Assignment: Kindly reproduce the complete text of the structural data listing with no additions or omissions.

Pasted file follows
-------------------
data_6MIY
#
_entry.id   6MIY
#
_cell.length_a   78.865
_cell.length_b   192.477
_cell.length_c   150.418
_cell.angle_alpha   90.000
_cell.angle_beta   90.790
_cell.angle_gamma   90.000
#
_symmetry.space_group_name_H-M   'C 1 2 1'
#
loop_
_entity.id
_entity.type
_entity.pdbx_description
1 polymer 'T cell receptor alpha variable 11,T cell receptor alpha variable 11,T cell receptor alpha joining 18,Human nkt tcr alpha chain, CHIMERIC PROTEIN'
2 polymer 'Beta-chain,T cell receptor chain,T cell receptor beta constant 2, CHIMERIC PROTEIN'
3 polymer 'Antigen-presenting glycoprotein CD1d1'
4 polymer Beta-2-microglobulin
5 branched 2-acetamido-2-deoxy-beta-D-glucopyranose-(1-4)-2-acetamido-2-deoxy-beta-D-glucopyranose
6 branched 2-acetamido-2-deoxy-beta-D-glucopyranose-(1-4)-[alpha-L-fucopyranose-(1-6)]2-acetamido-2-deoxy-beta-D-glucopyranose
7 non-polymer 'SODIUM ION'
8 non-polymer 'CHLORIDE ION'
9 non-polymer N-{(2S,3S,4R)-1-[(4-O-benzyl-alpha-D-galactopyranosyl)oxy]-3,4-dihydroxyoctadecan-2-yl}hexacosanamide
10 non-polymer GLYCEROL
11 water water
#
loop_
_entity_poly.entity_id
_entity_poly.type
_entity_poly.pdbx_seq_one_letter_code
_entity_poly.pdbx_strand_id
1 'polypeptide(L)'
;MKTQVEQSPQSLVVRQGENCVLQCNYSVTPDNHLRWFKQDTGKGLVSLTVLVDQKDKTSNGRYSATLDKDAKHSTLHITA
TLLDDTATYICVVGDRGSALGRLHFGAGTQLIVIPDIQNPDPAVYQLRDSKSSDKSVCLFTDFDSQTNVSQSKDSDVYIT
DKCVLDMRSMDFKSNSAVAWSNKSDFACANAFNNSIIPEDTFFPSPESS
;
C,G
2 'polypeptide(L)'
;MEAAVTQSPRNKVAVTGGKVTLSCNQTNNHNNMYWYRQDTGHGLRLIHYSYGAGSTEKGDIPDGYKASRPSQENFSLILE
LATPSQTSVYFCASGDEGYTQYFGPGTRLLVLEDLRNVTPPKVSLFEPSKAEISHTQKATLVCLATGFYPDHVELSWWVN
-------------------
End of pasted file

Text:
data_6MIY
#
_entry.id   6MIY
#
_cell.length_a   78.865
_cell.length_b   192.477
_cell.length_c   150.418
_cell.angle_alpha   90.000
_cell.angle_beta   90.790
_cell.angle_gamma   90.000
#
_symmetry.space_group_name_H-M   'C 1 2 1'
#
loop_
_entity.id
_entity.type
_entity.pdbx_description
1 polymer 'T cell receptor alpha variable 11,T cell receptor alpha variable 11,T cell receptor alpha joining 18,Human nkt tcr alpha chain, CHIMERIC PROTEIN'
2 polymer 'Beta-chain,T cell receptor chain,T cell receptor beta constant 2, CHIMERIC PROTEIN'
3 polymer 'Antigen-presenting glycoprotein CD1d1'
4 polymer Beta-2-microglobulin
5 branched 2-acetamido-2-deoxy-beta-D-glucopyranose-(1-4)-2-acetamido-2-deoxy-beta-D-glucopyranose
6 branched 2-acetamido-2-deoxy-beta-D-glucopyranose-(1-4)-[alpha-L-fucopyranose-(1-6)]2-acetamido-2-deoxy-beta-D-glucopyranose
7 non-polymer 'SODIUM ION'
8 non-polymer 'CHLORIDE ION'
9 non-polymer N-{(2S,3S,4R)-1-[(4-O-benzyl-alpha-D-galactopyranosyl)oxy]-3,4-dihydroxyoctadecan-2-yl}hexacosanamide
10 non-polymer GLYCEROL
11 water water
#
loop_
_entity_poly.entity_id
_entity_poly.type
_entity_poly.pdbx_seq_one_letter_code
_entity_poly.pdbx_strand_id
1 'polypeptide(L)'
;MKTQVEQSPQSLVVRQGENCVLQCNYSVTPDNHLRWFKQDTGKGLVSLTVLVDQKDKTSNGRYSATLDKDAKHSTLHITA
TLLDDTATYICVVGDRGSALGRLHFGAGTQLIVIPDIQNPDPAVYQLRDSKSSDKSVCLFTDFDSQTNVSQSKDSDVYIT
DKCVLDMRSMDFKSNSAVAWSNKSDFACANAFNNSIIPEDTFFPSPESS
;
C,G
2 'polypeptide(L)'
;MEAAVTQSPRNKVAVTGGKVTLSCNQTNNHNNMYWYRQDTGHGLRLIHYSYGAGSTEKGDIPDGYKASRPSQENFSLILE
LATPSQTSVYFCASGDEGYTQYFGPGTRLLVLEDLRNVTPPKVSLFEPSKAEISHTQKATLVCLATGFYPDHVELSWWVN